For those who really want a taste of solitary living, have you ever dreamed of getting away from it all in a fire lookout tower? In nearly every state of the U.S., fire lookout towers have been built in wilderness areas to watch for forest and wildland fires.
The first fire lookout was built by the Southern Pacific Railroad on Red Mountain near Donner Summit in California to watch for train fires. Initially, fire lookouts were crude camps temporarily set up at “patrol points” where an observer might ride his horse to make observations. Others were “crows nests” – platforms built on top of the highest trees. Fire watchers often doubled as fire fighters. Spotting smoke, he would hop on his horse or hike cross-country to quench the fire.
By 1914, construction standards were in place and soon thereafter, both wooden “live-in” cabs and steel “observation only” towers were being built. Two years later 81 permanent lookout structures stood on key mountain tops.
Each of these lookouts were similiar in that they were small, usually between 9×9 feet to 18×18 feet, supplies had to be hiked or ridden to the tower and they each had a 360 degree view of the surrounding area.
Many fire lookouts have now been abandoned, vandalized and even destroyed, but there is a growing trend towards lookout revival. Groups of enthusiasts are organizing to share information and enhance public knowledge and awareness of fire lookouts. Lookouts are now considered functional for non-traditional uses and are being restored to serve as museums, interpretive centers, wildlife observation posts and vacation rentals.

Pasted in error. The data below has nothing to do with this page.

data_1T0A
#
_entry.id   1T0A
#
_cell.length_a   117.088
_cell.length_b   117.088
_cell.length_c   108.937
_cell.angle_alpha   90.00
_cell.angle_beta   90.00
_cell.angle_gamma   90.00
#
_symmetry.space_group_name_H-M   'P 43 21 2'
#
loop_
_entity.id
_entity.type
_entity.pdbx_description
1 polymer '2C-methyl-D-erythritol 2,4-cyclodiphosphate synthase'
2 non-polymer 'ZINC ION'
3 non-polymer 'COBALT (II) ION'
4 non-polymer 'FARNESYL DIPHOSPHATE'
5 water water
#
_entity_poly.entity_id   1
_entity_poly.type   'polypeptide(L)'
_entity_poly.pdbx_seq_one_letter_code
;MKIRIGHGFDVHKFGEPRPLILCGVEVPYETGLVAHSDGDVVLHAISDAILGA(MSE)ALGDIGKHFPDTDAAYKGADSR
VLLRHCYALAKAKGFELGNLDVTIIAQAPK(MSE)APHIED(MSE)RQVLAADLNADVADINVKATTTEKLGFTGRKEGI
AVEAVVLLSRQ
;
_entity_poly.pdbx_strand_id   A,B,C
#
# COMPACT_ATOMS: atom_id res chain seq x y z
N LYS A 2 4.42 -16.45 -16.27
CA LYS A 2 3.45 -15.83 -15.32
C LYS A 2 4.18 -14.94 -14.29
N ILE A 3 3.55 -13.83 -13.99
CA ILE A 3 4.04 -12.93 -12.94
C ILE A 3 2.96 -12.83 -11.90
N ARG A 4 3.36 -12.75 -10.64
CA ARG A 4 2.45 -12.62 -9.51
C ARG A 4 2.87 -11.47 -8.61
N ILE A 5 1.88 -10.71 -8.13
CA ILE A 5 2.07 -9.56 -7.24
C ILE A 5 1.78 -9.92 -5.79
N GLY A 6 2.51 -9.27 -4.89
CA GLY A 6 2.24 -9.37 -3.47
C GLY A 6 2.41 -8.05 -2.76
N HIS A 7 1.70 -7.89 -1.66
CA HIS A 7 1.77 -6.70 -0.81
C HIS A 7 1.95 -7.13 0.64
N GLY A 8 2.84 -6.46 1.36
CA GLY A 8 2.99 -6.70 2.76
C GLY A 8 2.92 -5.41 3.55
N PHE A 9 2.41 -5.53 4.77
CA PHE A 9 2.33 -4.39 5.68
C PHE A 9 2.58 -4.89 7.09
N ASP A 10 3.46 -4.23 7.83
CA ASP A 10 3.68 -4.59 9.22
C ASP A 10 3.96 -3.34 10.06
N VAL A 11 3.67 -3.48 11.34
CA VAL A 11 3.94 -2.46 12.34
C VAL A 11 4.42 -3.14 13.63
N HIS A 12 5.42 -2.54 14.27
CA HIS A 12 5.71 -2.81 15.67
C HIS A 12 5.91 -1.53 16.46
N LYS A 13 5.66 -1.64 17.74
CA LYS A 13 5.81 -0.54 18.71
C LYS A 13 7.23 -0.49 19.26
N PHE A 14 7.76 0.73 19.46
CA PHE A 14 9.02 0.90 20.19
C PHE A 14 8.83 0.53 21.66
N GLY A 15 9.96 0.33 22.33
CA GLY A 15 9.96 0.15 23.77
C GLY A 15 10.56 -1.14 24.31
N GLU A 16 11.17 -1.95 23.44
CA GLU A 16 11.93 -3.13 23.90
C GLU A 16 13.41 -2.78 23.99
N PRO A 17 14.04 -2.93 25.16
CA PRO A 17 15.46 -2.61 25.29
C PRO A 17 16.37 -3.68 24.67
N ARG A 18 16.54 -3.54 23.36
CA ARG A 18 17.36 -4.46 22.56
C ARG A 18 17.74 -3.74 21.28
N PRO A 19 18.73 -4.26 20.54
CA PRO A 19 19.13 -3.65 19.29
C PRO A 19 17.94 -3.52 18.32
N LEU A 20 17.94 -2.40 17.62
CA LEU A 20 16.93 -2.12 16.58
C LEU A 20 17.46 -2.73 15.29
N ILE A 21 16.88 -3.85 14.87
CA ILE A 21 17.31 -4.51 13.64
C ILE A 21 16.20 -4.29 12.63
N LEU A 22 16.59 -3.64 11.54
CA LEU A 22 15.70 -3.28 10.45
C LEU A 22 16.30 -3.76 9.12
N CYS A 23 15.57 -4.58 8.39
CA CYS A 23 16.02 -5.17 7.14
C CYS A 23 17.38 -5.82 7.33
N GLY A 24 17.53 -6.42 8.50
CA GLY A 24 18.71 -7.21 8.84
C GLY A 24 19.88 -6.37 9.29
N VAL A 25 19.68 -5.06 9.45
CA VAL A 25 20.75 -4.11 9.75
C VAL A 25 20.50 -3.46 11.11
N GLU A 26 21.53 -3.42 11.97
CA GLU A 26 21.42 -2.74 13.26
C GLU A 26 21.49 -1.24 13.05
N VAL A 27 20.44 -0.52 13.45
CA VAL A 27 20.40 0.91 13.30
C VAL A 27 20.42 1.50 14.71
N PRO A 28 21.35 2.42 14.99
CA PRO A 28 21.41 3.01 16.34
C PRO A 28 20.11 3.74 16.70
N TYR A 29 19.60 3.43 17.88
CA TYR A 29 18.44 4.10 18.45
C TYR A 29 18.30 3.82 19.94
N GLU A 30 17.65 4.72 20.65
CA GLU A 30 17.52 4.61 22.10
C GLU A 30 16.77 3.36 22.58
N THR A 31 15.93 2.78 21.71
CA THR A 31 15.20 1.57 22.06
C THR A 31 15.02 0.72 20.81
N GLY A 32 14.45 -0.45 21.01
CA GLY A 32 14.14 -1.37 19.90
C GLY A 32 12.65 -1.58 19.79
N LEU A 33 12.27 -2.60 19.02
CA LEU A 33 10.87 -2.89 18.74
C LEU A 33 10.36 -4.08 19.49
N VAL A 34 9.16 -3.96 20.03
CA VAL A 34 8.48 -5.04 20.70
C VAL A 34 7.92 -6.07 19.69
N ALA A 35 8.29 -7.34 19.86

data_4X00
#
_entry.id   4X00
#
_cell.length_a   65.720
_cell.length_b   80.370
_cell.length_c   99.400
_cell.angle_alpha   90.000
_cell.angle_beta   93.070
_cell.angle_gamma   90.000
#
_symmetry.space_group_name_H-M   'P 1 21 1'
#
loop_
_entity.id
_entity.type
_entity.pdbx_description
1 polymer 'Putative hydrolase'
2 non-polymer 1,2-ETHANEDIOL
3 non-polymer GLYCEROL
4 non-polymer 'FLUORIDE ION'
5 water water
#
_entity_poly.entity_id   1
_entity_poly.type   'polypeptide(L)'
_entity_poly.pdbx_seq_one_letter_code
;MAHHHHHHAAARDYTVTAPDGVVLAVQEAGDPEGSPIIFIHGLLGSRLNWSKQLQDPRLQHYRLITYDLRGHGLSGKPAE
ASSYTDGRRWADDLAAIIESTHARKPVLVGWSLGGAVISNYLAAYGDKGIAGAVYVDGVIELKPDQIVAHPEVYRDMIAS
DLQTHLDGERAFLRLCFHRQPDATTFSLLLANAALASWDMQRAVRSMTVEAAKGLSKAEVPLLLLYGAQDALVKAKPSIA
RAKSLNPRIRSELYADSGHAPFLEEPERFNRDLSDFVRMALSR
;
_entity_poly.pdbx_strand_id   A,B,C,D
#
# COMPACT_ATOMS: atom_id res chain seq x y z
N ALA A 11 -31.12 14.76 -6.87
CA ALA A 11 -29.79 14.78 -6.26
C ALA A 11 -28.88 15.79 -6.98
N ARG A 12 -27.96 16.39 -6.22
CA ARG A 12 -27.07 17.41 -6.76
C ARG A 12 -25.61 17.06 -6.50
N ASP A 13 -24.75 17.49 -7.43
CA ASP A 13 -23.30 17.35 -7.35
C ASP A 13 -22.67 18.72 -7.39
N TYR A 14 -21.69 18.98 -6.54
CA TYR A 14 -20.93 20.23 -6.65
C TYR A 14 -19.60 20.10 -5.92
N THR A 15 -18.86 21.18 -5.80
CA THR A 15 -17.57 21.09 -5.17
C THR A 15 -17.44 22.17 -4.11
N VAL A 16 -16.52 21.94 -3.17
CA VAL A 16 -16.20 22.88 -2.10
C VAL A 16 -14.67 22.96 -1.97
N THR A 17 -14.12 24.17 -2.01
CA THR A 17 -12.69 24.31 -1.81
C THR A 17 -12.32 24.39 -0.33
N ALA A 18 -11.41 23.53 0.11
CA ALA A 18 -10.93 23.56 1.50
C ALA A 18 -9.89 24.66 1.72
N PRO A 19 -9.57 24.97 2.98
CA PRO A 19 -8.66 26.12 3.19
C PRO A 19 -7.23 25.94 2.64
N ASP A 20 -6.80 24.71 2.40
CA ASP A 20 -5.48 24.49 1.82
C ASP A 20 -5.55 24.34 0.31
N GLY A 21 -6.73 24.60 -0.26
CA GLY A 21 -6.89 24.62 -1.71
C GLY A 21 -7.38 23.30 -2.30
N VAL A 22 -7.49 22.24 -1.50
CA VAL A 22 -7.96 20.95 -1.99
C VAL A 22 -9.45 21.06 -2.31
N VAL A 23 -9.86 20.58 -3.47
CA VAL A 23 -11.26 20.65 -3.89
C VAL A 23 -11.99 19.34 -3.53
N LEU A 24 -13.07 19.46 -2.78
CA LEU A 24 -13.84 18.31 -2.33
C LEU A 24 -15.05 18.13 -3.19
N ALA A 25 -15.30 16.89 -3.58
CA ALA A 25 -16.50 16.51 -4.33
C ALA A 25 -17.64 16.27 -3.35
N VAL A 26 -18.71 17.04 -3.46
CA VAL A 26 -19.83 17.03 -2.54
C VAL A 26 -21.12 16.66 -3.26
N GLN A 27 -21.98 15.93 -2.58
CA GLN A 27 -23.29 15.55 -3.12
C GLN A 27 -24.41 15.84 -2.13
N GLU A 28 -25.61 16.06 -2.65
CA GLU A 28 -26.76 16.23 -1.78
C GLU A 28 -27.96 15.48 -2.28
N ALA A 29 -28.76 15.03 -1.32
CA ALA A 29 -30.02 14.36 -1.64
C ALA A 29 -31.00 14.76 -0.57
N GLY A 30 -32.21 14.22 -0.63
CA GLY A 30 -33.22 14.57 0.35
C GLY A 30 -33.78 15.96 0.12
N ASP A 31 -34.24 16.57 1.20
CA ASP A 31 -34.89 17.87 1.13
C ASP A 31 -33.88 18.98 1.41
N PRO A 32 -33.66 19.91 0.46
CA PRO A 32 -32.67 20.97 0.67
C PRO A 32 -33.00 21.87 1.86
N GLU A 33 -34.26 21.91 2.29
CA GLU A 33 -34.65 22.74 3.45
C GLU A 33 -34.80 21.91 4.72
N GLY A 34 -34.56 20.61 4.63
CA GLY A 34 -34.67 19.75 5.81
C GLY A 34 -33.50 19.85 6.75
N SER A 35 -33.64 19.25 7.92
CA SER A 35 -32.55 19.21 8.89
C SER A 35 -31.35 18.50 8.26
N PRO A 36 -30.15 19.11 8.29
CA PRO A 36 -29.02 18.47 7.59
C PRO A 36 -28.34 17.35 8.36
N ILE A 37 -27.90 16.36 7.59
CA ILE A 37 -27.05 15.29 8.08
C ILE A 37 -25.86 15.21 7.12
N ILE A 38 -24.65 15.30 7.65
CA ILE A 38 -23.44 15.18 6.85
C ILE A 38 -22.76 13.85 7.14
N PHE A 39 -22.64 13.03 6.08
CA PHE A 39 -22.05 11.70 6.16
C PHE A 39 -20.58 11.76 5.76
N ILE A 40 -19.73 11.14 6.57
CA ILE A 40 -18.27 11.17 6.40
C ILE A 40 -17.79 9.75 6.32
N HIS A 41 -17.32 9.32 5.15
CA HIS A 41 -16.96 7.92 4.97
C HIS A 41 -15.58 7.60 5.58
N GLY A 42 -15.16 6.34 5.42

In the recent issue of Via Magazine by AAA, an article gives tips on how you can rent a fire lookout tower. The U.S. Forest Service offers them for about $40 a night. To rent a tower:
1. Go to the recreation.gov website.
2. Choose cabins or lookouts from the ‘Looking for’ pull-down menu on the left under the “Find Sites” sidebar.
3. Choose your state in the State field pull-down menu.
4. Leave the Park of Facility name field blank unless you know the name of the lookout that you want to rent.
5. Choose specific camping dates to search.
6. View the results and reserve your tower!
Lookout towers are not luxurious destinations so be prepared for primitive accommodations. Most lookout towers do not have showers, flush toilets or running water. You will need to carry water for all your cooking, cleaning, and personal grooming needs.
Many towers do contain simple furnishings including a mattress, propane camp stove, desk, chairs, and, if you are lucky, a propane refrigerator.
If you do fall in love with living in a lookout tower, you can build your own. This couple built a tower retreat in Western Montana with many of the same aspects of an original fire lookout tower.
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